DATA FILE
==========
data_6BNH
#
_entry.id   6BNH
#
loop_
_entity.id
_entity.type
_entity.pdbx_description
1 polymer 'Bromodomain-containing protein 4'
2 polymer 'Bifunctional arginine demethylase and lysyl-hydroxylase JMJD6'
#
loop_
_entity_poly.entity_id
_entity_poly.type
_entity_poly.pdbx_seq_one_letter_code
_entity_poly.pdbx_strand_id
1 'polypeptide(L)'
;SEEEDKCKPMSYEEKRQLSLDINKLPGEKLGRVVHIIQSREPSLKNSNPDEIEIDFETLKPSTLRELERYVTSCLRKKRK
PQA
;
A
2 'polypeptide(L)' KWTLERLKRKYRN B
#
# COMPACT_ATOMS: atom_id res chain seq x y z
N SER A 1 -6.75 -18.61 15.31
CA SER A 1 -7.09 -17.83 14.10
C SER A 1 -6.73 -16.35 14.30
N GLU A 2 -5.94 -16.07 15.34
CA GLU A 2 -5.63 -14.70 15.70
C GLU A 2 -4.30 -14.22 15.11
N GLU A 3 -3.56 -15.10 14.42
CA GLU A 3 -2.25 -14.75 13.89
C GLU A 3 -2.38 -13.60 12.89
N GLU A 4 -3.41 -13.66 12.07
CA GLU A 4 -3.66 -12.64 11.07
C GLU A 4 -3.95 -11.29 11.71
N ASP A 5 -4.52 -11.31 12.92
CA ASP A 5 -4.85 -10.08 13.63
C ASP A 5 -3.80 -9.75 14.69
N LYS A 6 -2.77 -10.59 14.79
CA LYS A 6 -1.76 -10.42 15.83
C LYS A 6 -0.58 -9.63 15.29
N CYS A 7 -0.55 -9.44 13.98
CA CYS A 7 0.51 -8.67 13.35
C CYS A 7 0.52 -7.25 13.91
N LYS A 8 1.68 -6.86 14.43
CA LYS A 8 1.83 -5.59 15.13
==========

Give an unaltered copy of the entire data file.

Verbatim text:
data_6BNH
#
_entry.id   6BNH
#
loop_
_entity.id
_entity.type
_entity.pdbx_description
1 polymer 'Bromodomain-containing protein 4'
2 polymer 'Bifunctional arginine demethylase and lysyl-hydroxylase JMJD6'
#
loop_
_entity_poly.entity_id
_entity_poly.type
_entity_poly.pdbx_seq_one_letter_code
_entity_poly.pdbx_strand_id
1 'polypeptide(L)'
;SEEEDKCKPMSYEEKRQLSLDINKLPGEKLGRVVHIIQSREPSLKNSNPDEIEIDFETLKPSTLRELERYVTSCLRKKRK
PQA
;
A
2 'polypeptide(L)' KWTLERLKRKYRN B
#
# COMPACT_ATOMS: atom_id res chain seq x y z
N SER A 1 -6.75 -18.61 15.31
CA SER A 1 -7.09 -17.83 14.10
C SER A 1 -6.73 -16.35 14.30
N GLU A 2 -5.94 -16.07 15.34
CA GLU A 2 -5.63 -14.70 15.70
C GLU A 2 -4.30 -14.22 15.11
N GLU A 3 -3.56 -15.10 14.42
CA GLU A 3 -2.25 -14.75 13.89
C GLU A 3 -2.38 -13.60 12.89
N GLU A 4 -3.41 -13.66 12.07
CA GLU A 4 -3.66 -12.64 11.07
C GLU A 4 -3.95 -11.29 11.71
N ASP A 5 -4.52 -11.31 12.92
CA ASP A 5 -4.85 -10.08 13.63
C ASP A 5 -3.80 -9.75 14.69
N LYS A 6 -2.77 -10.59 14.79
CA LYS A 6 -1.76 -10.42 15.83
C LYS A 6 -0.58 -9.63 15.29
N CYS A 7 -0.55 -9.44 13.98
CA CYS A 7 0.51 -8.67 13.35
C CYS A 7 0.52 -7.25 13.91
N LYS A 8 1.68 -6.86 14.43
CA LYS A 8 1.83 -5.59 15.13